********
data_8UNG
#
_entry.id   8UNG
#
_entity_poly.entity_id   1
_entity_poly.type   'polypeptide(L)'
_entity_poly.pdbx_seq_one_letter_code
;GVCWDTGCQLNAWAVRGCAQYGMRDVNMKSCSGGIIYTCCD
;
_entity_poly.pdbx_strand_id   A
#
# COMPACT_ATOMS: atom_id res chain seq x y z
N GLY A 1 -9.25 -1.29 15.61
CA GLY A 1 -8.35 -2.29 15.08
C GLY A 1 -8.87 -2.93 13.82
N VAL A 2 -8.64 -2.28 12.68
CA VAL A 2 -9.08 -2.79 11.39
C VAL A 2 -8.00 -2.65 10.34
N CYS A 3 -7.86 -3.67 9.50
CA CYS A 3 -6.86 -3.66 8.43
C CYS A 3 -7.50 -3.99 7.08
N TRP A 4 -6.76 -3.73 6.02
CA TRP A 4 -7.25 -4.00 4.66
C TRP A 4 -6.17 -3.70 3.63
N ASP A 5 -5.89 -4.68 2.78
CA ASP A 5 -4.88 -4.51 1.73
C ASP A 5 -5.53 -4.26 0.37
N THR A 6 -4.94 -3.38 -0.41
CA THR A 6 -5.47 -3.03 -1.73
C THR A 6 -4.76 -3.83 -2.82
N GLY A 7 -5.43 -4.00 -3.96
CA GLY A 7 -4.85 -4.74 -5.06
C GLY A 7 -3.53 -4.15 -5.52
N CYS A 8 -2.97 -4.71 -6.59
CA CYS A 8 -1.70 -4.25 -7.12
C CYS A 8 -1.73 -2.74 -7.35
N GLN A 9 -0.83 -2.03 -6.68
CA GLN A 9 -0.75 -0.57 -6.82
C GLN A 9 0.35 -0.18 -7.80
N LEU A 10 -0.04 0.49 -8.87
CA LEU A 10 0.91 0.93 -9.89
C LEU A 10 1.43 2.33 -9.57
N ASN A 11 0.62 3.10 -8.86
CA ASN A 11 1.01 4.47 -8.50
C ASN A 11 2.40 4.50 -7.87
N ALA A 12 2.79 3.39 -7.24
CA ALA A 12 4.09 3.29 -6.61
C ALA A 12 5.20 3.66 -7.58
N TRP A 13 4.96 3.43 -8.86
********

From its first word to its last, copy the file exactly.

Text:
data_8UNG
#
_entry.id   8UNG
#
_entity_poly.entity_id   1
_entity_poly.type   'polypeptide(L)'
_entity_poly.pdbx_seq_one_letter_code
;GVCWDTGCQLNAWAVRGCAQYGMRDVNMKSCSGGIIYTCCD
;
_entity_poly.pdbx_strand_id   A
#
# COMPACT_ATOMS: atom_id res chain seq x y z
N GLY A 1 -9.25 -1.29 15.61
CA GLY A 1 -8.35 -2.29 15.08
C GLY A 1 -8.87 -2.93 13.82
N VAL A 2 -8.64 -2.28 12.68
CA VAL A 2 -9.08 -2.79 11.39
C VAL A 2 -8.00 -2.65 10.34
N CYS A 3 -7.86 -3.67 9.50
CA CYS A 3 -6.86 -3.66 8.43
C CYS A 3 -7.50 -3.99 7.08
N TRP A 4 -6.76 -3.73 6.02
CA TRP A 4 -7.25 -4.00 4.66
C TRP A 4 -6.17 -3.70 3.63
N ASP A 5 -5.89 -4.68 2.78
CA ASP A 5 -4.88 -4.51 1.73
C ASP A 5 -5.53 -4.26 0.37
N THR A 6 -4.94 -3.38 -0.41
CA THR A 6 -5.47 -3.03 -1.73
C THR A 6 -4.76 -3.83 -2.82
N GLY A 7 -5.43 -4.00 -3.96
CA GLY A 7 -4.85 -4.74 -5.06
C GLY A 7 -3.53 -4.15 -5.52
N CYS A 8 -2.97 -4.71 -6.59
CA CYS A 8 -1.70 -4.25 -7.12
C CYS A 8 -1.73 -2.74 -7.35
N GLN A 9 -0.83 -2.03 -6.68
CA GLN A 9 -0.75 -0.57 -6.82
C GLN A 9 0.35 -0.18 -7.80
N LEU A 10 -0.04 0.49 -8.87
CA LEU A 10 0.91 0.93 -9.89
C LEU A 10 1.43 2.33 -9.57
N ASN A 11 0.62 3.10 -8.86
CA ASN A 11 1.01 4.47 -8.50
C ASN A 11 2.40 4.50 -7.87
N ALA A 12 2.79 3.39 -7.24
CA ALA A 12 4.09 3.29 -6.61
C ALA A 12 5.20 3.66 -7.58
N TRP A 13 4.96 3.43 -8.86